p.s. thanks for the UserScripts link, now I don't have to remember what to type when selecting that tag.



  •  The Real WTF is using Microsoft's Notepad when there are infinitely superior alternatives out there, like Notepad++, that actually DO know how to properly display line numbers. (and a million other features useful for editing text documents of any kind)



  • @forbjok said:

     The Real WTF is using Microsoft's Notepad when there are infinitely superior alternatives out there, like Notepad++, that actually DO know how to properly display line numbers. (and a million other features useful for editing text documents of any kind)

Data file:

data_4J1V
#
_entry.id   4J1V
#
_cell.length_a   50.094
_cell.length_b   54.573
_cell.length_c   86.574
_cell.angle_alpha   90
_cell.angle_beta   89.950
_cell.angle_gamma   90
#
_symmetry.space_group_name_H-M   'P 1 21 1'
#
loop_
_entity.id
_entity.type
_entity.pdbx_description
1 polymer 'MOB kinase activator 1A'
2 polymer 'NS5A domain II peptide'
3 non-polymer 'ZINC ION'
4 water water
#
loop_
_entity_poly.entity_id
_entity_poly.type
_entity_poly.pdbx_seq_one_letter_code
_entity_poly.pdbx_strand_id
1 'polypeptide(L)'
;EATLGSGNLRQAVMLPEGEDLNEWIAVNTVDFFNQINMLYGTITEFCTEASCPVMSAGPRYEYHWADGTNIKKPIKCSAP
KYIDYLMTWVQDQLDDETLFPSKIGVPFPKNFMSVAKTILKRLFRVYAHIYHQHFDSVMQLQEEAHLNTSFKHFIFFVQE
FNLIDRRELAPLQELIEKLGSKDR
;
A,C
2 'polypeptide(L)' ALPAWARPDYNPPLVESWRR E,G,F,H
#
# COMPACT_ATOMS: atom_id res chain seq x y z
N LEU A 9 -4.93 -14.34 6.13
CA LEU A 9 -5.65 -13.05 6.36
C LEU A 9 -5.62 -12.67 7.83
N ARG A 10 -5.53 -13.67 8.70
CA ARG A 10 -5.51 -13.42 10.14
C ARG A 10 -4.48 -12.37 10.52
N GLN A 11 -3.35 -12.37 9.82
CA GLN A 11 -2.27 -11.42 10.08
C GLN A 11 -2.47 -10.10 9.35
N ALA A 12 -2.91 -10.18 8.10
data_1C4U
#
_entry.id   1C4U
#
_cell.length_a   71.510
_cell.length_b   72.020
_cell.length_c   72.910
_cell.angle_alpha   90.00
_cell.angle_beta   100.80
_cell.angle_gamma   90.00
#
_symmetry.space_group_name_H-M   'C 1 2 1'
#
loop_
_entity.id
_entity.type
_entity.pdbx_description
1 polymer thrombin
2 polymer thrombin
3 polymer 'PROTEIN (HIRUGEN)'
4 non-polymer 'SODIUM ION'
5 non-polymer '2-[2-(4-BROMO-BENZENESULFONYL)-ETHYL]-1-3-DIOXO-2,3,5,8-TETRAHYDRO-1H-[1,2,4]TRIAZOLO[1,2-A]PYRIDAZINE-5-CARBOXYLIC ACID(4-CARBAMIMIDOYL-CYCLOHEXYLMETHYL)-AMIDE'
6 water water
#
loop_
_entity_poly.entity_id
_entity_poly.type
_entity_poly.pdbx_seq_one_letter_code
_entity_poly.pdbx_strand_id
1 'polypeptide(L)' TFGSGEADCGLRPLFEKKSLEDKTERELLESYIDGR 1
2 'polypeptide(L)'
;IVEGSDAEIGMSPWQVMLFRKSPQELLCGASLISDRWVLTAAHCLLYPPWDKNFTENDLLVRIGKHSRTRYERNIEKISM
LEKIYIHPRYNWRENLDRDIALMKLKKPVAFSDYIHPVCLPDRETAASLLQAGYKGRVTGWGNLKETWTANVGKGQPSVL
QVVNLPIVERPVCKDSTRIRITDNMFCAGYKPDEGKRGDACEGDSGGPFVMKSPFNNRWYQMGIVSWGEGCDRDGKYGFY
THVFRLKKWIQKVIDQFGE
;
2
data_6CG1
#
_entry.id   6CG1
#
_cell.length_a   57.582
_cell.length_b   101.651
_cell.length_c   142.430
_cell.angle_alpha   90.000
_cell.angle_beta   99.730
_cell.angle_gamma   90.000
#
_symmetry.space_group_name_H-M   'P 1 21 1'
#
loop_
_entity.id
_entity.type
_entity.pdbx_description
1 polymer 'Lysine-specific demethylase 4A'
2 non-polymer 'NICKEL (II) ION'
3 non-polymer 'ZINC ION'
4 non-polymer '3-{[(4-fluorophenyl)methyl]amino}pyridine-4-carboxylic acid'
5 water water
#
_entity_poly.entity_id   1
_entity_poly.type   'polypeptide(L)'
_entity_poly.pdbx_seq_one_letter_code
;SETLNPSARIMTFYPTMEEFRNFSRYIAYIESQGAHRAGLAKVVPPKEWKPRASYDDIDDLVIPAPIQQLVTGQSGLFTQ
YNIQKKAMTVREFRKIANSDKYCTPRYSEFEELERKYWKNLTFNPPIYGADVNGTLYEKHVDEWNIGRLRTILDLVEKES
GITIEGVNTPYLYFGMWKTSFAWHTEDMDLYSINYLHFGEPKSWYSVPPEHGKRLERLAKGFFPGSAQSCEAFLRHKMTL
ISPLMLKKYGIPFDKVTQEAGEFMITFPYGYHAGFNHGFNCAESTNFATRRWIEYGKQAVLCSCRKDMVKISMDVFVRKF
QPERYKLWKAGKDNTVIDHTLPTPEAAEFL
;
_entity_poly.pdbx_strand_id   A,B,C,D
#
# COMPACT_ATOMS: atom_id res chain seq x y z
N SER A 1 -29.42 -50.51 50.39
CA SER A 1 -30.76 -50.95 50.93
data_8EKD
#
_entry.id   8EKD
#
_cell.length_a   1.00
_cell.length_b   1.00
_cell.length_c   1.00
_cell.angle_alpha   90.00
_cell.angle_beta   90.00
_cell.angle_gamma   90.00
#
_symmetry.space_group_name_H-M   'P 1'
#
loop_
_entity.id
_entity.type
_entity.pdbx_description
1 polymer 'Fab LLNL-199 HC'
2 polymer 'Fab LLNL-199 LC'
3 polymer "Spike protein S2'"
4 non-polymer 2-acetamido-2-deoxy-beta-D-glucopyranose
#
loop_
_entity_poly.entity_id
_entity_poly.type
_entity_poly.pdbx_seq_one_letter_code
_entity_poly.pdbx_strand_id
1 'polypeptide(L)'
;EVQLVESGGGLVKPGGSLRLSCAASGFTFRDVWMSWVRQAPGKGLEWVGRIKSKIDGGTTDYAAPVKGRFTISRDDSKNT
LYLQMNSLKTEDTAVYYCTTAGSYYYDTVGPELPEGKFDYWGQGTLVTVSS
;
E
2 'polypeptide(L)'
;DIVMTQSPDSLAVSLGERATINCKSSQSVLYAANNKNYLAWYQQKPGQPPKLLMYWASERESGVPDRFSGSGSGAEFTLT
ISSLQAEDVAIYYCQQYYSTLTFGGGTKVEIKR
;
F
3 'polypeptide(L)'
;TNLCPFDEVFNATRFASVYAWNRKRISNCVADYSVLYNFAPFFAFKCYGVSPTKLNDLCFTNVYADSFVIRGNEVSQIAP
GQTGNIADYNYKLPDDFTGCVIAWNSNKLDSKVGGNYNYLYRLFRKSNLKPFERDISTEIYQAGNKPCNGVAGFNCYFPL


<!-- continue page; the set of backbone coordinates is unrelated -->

I tried Notepad++ once. I stopped using it because it had wrong menus. Menus. The UI widget perfected by 1986... somehow they screwed up their implementation... how in the WORLD do you screw up menus?!

    Anyway, it's open source, so I guess expecting it to have a decent GUI is the real WTF. But I still would like people to mention, "oh BTW? somehow he screwed up MENUS!!!" when they recommend it.



  • @blakeyrat said:

    it had wrong menus.
     

    Howcome?



  • @dhromed said:

    @blakeyrat said:

    it had wrong menus.
     

    Howcome?

     

    https://sourceforge.net/tracker/?func=detail&aid=1865630&group_id=95717&atid=612382

    It was finally resolved with "making menu more compacted", leading me to believe that the developer still doesn't get that the menu code is wrong. Removing items is great, it prevents the bug from showing up, but the bug is still there!

    Also notice how lame the first reply was. "Remove languages you don't want." That's my typical open source bug response, instead of reading and understanding the bug, I get a lame workaround.